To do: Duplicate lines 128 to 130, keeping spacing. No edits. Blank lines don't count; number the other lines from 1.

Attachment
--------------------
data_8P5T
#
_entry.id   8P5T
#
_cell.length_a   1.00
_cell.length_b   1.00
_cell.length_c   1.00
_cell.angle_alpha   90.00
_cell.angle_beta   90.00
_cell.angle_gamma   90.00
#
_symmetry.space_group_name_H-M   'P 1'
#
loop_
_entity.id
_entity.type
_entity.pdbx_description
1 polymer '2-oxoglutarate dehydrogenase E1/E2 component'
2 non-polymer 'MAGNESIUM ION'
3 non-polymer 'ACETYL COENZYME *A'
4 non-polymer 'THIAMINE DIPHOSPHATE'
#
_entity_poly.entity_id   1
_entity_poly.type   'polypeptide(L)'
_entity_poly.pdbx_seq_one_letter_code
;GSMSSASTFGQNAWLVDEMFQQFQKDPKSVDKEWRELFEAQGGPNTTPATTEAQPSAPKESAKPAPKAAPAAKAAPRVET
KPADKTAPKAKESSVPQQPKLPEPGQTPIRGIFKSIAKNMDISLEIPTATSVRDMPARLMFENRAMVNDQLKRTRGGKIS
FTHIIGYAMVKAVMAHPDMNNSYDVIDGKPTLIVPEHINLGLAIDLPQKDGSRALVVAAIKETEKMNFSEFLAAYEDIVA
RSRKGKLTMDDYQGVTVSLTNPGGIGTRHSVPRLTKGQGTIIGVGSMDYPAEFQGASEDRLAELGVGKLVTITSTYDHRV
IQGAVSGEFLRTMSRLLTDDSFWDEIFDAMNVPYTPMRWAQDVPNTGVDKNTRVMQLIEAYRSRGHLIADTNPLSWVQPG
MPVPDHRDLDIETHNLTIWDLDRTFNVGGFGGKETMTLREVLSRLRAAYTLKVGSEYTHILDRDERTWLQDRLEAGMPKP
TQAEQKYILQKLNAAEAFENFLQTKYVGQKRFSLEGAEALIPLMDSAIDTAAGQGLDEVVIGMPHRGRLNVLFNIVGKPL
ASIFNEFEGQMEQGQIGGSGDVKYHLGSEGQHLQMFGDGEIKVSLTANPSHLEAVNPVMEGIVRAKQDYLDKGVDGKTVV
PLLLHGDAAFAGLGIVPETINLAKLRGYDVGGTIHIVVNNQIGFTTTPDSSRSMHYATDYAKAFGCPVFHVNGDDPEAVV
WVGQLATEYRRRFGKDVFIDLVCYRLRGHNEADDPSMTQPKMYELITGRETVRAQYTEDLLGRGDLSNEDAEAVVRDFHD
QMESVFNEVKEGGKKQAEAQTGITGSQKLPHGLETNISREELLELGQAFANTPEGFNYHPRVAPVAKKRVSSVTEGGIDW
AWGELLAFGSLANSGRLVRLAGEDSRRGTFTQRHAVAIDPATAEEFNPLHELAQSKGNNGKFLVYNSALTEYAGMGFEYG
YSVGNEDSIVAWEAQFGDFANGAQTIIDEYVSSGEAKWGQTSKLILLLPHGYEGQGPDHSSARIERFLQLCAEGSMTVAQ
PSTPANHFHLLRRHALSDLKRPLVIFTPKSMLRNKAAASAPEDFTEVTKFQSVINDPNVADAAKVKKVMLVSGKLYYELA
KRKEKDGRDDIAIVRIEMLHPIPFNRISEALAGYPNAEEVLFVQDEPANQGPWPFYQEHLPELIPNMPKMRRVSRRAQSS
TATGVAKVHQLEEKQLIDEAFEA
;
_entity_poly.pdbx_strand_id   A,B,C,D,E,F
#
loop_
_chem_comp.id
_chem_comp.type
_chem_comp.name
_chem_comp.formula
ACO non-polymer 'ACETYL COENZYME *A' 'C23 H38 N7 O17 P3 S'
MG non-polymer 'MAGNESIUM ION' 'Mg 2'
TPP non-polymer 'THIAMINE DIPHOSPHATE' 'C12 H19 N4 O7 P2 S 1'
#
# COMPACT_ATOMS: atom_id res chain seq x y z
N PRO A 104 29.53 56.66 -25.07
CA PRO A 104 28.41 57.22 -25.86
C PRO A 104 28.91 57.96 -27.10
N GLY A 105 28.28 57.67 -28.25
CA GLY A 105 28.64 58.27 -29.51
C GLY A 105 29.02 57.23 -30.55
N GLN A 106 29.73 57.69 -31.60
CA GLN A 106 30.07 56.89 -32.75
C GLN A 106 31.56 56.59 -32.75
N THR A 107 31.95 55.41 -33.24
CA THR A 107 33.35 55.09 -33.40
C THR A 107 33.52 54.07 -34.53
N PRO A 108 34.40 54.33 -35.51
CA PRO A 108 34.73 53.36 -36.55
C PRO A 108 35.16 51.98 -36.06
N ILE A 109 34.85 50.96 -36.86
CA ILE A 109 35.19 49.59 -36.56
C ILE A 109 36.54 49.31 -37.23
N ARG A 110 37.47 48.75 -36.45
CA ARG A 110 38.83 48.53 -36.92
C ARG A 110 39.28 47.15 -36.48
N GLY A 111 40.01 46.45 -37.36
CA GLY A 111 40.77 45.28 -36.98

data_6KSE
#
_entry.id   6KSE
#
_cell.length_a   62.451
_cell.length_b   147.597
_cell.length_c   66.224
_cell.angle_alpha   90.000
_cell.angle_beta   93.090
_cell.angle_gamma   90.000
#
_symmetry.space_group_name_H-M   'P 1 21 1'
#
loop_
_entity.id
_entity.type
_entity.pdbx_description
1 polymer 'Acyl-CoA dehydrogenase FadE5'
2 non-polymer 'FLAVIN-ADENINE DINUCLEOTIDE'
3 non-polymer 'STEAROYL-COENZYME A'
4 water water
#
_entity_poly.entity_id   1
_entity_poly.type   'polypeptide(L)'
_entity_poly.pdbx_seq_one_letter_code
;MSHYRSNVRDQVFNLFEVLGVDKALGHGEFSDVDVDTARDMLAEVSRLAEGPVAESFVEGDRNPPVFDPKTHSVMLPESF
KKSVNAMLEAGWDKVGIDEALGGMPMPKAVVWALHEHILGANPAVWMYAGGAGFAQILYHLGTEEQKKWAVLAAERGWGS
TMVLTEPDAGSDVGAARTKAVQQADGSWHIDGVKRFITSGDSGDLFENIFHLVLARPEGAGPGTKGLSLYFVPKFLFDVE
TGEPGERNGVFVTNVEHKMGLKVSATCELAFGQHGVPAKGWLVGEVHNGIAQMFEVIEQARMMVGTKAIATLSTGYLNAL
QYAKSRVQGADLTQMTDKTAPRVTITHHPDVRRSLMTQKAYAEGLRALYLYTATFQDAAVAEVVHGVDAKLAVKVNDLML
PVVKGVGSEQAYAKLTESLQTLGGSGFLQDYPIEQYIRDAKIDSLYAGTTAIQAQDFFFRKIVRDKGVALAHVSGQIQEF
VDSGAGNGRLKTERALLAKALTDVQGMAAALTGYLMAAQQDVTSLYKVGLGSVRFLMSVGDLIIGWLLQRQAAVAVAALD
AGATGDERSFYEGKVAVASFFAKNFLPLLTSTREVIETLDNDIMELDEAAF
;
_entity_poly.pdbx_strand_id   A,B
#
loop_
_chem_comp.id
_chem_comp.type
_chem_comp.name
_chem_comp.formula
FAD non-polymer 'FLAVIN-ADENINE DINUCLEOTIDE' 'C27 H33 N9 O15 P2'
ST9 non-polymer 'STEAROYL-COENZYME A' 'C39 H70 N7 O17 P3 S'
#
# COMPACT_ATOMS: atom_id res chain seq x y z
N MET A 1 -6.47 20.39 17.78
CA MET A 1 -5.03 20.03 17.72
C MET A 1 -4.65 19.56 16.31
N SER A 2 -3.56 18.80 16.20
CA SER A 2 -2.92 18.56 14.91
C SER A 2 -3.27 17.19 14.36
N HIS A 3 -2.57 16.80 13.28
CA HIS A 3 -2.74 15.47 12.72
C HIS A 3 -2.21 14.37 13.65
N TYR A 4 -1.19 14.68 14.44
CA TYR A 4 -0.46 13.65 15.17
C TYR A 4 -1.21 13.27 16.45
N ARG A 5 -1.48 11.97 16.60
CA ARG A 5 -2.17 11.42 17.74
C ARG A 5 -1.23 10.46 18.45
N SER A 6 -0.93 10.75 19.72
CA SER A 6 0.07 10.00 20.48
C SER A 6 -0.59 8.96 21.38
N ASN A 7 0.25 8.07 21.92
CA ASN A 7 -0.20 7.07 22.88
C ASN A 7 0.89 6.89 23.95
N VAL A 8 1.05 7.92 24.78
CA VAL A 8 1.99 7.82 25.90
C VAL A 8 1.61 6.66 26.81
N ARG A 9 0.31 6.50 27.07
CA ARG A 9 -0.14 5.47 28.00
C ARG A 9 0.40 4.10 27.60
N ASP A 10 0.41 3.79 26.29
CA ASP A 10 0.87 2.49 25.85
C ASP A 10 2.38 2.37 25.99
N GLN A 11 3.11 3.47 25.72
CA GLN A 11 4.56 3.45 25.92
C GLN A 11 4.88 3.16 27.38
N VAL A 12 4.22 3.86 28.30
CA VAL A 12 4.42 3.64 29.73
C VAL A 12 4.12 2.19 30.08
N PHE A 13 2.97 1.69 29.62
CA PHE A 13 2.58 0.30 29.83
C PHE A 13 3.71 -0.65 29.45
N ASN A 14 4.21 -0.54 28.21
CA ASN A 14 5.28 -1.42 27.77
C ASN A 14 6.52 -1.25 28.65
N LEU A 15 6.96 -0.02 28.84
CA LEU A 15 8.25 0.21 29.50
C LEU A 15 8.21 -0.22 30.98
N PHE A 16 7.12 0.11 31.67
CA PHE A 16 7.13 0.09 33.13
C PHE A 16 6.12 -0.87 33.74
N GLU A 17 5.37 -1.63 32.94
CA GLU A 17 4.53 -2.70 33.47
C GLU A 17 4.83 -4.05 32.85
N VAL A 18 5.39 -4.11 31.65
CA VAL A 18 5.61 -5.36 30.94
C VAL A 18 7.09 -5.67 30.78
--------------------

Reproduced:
C SER A 2 -3.27 17.19 14.36
N HIS A 3 -2.57 16.80 13.28
CA HIS A 3 -2.74 15.47 12.72